"In cooking, as in all the arts, simplicity is a sign of perfection." - Curnonsky

Thursday, July 12, 2007

DVD Review: The Good Shepherd

Edward Bell Wilson (Matt Damon) is a young idealist who believes in America and its place in the world. He loves democracy and opposes anything that is a threat to his country and the way of life it has developed. Edward is true patriot who knows no moral barrier or cost that would prevent him from his duty. In him is an idealist to the utmost who is willing to sacrifice anything or anyone.

And that is his problem.

The Good Shepherd is a story about a man who sells his soul. Not to a religious belief, money, a woman, or anything that is physical or concrete. Edward Bell Wilson sells his soul to an "idea" and he discovers that his choice has costs that he himself had not foreseen. In the end, The Good Shepherd is a tragedy for not just one man's life but countless others around him.

Shown through a series of flashbacks starting from the early 1960's, Edward's story begins as a young student at Yale. After entering Skull and Bones, an elite club of spoiled students which allows him access to a close group of influential men, he finds himself offered the chance to serve his country in Europe before America's entry into World War 2. Joining the 0SS, Edward enters the life of a spy and from there finds himself with a front row seat to the mid 20th century's most important events.

However that is where the costs of his decision begin to mount almost immediately. Upon entry to Bones he meets Margaret Ann Russell (Angelina Jolie), a sister to one of his closest friends. A quick night of passion results in a pregnancy which forces Edward to sacrifice his relationship with Laura (Tammy Blanchard), a fellow Yale student, in order to marry Margaret. In doing so he loses perhaps the only woman he has loved and while finding himself in a loveless marriage which will have unintended consequences for the future. A pattern begins which will trap Edward and cause his relationship to his son Edward Jr. (Eddie Redmayne) to suffer. Edward sacrifices his personal love for personal responsibility but he remains distant from the reality that creates.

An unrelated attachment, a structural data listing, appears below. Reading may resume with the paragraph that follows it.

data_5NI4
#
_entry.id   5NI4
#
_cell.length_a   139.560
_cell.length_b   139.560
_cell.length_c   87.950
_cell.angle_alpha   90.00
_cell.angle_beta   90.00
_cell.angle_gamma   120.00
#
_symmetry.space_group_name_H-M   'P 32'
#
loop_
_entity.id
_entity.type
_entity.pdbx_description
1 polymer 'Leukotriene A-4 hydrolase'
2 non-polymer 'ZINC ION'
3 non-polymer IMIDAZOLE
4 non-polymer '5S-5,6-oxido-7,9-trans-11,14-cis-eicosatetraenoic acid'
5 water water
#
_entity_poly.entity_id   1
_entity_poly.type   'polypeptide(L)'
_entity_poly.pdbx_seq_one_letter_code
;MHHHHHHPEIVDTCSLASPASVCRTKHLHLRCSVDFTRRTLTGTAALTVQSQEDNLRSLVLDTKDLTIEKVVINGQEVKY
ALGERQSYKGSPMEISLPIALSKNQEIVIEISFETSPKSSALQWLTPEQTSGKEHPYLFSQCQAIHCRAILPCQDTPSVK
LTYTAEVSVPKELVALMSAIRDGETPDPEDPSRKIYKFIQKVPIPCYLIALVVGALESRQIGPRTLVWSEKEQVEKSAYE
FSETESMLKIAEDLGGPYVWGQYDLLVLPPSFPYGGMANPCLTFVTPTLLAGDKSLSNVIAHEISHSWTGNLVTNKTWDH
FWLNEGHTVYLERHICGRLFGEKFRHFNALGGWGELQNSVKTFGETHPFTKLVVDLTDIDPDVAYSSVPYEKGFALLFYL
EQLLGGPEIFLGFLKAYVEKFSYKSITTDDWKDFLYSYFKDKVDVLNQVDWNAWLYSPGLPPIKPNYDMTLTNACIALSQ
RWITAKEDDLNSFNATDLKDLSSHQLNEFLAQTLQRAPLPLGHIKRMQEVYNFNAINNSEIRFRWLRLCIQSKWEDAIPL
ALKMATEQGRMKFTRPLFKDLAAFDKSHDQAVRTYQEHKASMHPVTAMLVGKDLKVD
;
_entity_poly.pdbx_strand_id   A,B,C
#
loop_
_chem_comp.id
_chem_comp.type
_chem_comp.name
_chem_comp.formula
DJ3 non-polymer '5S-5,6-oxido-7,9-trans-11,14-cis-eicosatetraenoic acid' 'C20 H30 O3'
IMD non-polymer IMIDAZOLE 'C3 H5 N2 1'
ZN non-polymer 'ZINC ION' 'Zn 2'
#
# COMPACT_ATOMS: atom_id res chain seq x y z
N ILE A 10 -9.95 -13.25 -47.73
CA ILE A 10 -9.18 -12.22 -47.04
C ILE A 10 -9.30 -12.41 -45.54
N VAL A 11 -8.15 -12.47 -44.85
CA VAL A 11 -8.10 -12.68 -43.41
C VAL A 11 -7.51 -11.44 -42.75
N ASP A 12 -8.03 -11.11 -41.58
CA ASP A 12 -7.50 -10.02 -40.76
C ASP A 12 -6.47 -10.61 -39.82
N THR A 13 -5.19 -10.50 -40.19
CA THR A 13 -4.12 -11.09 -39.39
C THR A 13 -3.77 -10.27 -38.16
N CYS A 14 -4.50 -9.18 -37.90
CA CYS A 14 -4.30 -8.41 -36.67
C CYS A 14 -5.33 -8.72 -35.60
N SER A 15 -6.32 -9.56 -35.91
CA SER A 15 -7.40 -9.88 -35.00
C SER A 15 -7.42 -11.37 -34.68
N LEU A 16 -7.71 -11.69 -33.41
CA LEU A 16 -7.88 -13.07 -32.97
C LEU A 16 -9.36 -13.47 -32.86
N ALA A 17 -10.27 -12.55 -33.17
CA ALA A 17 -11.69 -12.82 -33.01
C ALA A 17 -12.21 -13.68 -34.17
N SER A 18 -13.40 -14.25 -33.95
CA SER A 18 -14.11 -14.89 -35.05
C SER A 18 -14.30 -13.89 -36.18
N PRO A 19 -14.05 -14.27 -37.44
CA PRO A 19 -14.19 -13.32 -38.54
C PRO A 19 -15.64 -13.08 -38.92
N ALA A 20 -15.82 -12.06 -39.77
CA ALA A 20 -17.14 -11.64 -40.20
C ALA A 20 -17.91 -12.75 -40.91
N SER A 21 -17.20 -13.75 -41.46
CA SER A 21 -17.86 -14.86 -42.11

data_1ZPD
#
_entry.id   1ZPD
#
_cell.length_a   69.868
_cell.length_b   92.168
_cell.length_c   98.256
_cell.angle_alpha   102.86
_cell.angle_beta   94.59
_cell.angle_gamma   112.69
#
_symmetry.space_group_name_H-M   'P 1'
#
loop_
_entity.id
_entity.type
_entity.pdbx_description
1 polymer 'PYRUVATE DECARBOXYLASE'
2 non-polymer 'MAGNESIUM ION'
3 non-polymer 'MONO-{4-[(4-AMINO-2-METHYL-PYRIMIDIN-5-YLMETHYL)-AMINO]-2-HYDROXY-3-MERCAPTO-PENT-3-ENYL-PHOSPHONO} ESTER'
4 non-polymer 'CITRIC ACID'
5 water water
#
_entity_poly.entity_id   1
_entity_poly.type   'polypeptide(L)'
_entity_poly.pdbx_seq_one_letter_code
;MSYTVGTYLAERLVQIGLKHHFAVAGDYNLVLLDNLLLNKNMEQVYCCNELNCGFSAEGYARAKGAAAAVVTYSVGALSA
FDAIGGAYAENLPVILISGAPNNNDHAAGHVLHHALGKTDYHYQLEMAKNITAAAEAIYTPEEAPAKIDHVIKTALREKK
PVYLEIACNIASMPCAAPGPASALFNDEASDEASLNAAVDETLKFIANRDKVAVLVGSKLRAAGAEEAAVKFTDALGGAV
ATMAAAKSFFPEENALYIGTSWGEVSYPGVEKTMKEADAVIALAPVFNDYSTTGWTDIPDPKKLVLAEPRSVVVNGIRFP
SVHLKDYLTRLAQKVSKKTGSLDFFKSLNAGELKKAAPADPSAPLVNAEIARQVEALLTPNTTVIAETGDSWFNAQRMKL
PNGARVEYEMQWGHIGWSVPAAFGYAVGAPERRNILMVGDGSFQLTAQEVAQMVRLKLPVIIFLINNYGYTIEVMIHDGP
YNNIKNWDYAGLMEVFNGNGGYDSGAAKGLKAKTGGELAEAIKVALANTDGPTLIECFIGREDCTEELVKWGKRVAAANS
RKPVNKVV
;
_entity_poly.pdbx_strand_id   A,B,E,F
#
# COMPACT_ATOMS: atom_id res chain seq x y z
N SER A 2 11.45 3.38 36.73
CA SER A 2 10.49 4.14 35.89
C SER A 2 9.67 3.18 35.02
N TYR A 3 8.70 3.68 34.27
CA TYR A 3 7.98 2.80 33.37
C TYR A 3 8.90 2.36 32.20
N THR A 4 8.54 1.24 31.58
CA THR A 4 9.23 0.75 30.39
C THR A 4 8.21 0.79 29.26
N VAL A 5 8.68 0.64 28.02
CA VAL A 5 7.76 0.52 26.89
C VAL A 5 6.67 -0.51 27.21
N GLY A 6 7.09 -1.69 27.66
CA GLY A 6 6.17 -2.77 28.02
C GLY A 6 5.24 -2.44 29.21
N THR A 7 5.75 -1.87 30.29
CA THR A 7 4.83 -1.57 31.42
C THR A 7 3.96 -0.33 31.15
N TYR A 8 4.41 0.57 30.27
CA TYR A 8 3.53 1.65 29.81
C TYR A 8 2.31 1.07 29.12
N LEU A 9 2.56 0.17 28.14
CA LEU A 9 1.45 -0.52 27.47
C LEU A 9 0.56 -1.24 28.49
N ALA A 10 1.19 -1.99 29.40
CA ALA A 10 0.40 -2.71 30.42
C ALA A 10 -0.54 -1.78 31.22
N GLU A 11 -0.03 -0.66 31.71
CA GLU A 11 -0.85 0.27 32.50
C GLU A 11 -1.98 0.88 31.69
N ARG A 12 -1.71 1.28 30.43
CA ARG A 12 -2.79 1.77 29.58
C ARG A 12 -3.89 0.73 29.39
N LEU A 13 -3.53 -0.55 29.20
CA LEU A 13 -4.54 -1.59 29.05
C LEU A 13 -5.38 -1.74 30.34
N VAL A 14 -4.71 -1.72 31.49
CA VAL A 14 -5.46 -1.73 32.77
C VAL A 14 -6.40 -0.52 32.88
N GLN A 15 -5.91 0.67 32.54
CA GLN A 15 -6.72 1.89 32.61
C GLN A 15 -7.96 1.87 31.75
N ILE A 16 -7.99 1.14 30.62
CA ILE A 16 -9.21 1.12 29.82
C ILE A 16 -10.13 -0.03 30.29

The creation of the CIA by General Bill Sullivan (Robert De Nero) forces Edward into a world of fear and hostility between fellow agents, Soviet spies, and double agents. The overthrow of Guatemala ruler Jacob Arbenz, the failed Bay of Pigs operation, and the discovery of a possible spy within their own ranks draws Edward farther into the halls of power and international relations but also more away from his wife and son. He becomes a man with a mission but without a soul. He thinks and acts like a puppet whose strings are pulled from above while himself pulls those beneath him. There is no doubt or reason to believe that he is wrong or that he is acting in a way that is perhaps blind at best or morally empty at worst. He has become devoted to an idea and that idea is the CIA and the United States it attempts to serve.

The greatest challenge to that belief is the discovery that his son's lover, a young Congolese woman, is a Soviet double agent who is perhaps responsible for the leaking of the Bay of Pigs invasion. Edward realizes that there no way he can allow that woman, who is now engaged to his son, into his family without the risk of more information being given to the Soviets. On her marriage day she pays the price of betrayal, without Edward Jr. knowing about it at first, after being forced from a plane during flight.

It's this last move on Edward's part that reveals his true character more than any other action. Even as his son weeps in his arms at the news of his fiancée's death, he himself shows no real sign of remorse for the pain he has caused even if it was the right choice to make. He is a soldier and he knows what he must do, a man such as him is one who cannot be expected to do anything but what is expected of him. That makes Edward Bell Wilson, a man who can only see the world through the eyes of the CIA, a defender of freedom but also one who sacrifices his own without second thought.

Is Edward Bell Wilson a good man? That is the question The Good Shepherd asks. The answer depends on who is asked and what that person values the most: freedom, love, or duty?

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